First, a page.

RuneScape:Procedure isn't everything
On a wiki governed by the community that edits it, there is a certain need for clearly defined rules and policies in order to keep things running smoothly. If nobody followed the rules that the community set down and upheld, the wiki could not function efficiently. However, on the other end of the scale is a situation wherein every comment, decision, or change, no matter how insignificant, is subjected to endless scrutiny and examination by other users. Everyone becomes so wrapped up in minor procedural details that little actually gets done on the wiki. Tasks that ought to be simple are complicated by seemingly unnecessary and arbitrarily chosen steps. This is called being unnecessarily bureaucratic, and it is something that should be avoided in discussions.
Minor details are minor for a reason[edit source]
When interpreting a rule or policy, the intended spirit of that rule or policy should take precedence over its phrasing. Because not every rule and policy was written by contributors with law degrees, they are not perfect, and their phrasings could certainly leave room for interpretation. Arguing over a minor technicality of a rule or policy is counterproductive, as it disrupts what is otherwise legitimate discussion; it is also an example of gaming the system.
Trust your peers[edit source]
Another example of unnecessary bureaucracy is excessive oversight over the decisions and actions of others. For example, consider a hypothetical proposal requiring that ranked users in the clan chat collectively keep a public log of who they kicked, when, and for what reasons, with added screenshots, with all entries to be added within fifteen minutes of the kicking. The proposal was swiftly made following a heated argument over a certain ranked user, and certain controversial ways in which they used their powers. The heavy requirements are in place to provide "transparency and accountability" to ranked clan chat users, and to ensure that no ranked users are abusing their powers. However, instead of keeping the ranked users honest, it would only impair their ability to enforce the rules. It would be a large waste of time, the limited benefits of which would be far outweighed by the work required to maintain it. It is a good example of what could possibly be a decent idea (a log of clan chat kicks similar to the wiki's block log) completely ruined by the perceived need to keep tabs on every authoritative action taken by a ranked user.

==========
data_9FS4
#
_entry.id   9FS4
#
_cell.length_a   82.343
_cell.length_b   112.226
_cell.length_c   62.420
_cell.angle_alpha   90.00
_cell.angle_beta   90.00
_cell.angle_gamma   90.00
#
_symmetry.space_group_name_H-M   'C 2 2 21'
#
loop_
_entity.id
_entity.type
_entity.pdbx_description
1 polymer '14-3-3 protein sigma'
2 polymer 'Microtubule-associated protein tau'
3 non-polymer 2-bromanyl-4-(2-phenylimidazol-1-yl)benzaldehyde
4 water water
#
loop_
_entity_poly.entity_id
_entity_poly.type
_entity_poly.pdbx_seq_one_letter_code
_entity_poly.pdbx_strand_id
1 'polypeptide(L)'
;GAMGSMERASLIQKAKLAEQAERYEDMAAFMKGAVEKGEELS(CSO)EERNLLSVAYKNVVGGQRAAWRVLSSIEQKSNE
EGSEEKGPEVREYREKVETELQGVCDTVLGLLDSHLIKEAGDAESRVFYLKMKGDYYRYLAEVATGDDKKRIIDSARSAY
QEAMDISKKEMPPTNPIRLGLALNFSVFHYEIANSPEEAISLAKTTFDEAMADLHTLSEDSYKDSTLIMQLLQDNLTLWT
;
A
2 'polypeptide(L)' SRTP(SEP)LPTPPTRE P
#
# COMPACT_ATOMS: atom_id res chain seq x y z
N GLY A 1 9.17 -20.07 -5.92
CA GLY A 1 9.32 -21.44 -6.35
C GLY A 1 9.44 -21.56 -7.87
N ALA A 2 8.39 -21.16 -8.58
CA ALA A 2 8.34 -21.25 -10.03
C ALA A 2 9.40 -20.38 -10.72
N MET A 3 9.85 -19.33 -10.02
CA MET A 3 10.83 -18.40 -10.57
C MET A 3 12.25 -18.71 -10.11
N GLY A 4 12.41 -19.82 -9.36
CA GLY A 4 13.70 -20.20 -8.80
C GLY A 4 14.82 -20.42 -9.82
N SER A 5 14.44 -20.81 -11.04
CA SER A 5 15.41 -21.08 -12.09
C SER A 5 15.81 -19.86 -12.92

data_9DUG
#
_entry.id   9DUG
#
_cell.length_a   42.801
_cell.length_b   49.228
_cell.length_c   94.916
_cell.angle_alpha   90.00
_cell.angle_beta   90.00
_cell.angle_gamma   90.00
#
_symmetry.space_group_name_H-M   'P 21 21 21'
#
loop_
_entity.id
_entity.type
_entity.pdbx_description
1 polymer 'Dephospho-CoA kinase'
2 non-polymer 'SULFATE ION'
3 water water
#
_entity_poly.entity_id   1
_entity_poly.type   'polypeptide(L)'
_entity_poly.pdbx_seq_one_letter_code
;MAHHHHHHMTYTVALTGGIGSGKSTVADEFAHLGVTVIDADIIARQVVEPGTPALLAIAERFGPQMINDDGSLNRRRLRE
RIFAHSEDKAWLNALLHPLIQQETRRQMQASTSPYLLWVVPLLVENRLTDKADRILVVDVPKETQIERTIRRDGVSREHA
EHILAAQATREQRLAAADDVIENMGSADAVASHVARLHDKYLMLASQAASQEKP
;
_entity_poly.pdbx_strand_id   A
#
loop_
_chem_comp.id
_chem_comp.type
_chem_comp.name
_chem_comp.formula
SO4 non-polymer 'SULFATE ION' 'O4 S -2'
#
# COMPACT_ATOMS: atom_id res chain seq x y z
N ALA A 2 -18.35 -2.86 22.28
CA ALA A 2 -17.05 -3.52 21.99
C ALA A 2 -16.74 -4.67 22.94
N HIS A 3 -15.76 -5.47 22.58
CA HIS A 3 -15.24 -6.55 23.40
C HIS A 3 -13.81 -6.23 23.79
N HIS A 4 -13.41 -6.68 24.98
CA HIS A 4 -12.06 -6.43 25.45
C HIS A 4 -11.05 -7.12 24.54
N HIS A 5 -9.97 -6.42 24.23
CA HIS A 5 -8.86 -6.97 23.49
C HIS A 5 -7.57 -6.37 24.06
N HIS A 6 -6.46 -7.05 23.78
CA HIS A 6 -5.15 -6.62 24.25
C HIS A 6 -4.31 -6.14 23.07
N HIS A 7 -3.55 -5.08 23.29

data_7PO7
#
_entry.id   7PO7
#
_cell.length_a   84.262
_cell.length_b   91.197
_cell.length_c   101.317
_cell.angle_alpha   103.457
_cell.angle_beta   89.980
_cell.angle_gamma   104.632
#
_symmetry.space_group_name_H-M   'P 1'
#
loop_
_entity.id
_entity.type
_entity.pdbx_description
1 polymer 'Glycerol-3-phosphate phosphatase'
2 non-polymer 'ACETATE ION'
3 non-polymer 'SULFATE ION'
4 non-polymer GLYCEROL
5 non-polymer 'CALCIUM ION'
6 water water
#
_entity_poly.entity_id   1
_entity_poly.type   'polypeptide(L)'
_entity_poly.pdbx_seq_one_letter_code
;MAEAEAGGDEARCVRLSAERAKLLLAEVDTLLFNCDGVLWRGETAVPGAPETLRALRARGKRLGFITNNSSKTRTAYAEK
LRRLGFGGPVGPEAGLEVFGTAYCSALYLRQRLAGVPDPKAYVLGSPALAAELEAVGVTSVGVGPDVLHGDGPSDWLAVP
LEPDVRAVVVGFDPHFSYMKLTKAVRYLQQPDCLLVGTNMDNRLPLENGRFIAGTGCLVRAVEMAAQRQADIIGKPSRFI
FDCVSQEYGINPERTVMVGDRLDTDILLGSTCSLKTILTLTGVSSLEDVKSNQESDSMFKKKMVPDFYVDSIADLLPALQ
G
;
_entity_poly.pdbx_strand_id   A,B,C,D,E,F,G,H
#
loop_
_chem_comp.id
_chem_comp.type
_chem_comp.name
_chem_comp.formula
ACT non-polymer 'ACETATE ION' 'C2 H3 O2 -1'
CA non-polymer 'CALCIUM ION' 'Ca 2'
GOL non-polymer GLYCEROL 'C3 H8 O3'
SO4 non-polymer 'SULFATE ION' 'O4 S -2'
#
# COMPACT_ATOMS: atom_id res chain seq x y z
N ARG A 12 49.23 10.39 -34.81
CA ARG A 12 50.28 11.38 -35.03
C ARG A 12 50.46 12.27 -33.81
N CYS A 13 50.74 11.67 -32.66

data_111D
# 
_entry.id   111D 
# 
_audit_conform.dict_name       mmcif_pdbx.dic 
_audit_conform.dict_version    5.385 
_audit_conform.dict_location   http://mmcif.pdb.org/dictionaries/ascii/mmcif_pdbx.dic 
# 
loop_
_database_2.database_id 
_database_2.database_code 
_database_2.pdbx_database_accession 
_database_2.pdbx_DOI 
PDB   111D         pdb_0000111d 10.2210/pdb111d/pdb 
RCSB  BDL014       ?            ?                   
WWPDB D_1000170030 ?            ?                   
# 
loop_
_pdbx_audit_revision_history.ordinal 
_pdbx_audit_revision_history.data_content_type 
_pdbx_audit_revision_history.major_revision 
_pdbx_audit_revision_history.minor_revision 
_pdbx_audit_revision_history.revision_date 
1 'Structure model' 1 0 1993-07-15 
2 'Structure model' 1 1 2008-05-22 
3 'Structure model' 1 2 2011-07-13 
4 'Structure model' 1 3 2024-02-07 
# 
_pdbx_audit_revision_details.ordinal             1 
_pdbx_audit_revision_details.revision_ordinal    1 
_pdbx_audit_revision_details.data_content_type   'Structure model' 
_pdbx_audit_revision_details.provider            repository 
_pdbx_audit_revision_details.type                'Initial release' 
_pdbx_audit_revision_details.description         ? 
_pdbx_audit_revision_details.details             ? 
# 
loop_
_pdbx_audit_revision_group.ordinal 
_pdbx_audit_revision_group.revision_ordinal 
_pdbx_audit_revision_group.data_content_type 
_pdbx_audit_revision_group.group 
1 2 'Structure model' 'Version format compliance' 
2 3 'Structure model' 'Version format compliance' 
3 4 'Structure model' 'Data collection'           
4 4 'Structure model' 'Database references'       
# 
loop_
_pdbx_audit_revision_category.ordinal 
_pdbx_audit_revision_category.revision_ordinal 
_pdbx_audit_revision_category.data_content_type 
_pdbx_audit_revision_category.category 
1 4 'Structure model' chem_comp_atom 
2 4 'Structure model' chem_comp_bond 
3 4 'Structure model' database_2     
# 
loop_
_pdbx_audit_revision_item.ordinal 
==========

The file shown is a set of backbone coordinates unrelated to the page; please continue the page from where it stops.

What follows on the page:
In the case of users who have been given positions of responsibility (including wiki administrators, ranked clan chat users, and IRC operators), remember that part of the process for acquiring those positions is for others to publicly assess the trustworthiness of candidates. They were determined to be worthy of their position at that time, and unless presented with evidence to the contrary, they should still be trusted to perform their duties responsibly. All in all, assume good faith in your fellow editors.
Avoid strict or arbitrary definitions[edit source]
When proposing or amending a policy, avoid the use of terms or definitions that must be strictly adhered to, when it doesn't make sense to do so. For example, a hypothetical proposal could attempt to limit the number of messages a bot may send to the wiki's IRC channel in order to avoid spam; the original proposer could suggest 30 messages per hour. The limit sounds alright on its own, but strict enforcement could lead to abuse. A user may claim that their bot is not spamming the channel because it only sent 29 messages in the past hour. Use common sense when dealing with situations like this, and again, remember the spirit of the limit rather than its implementation.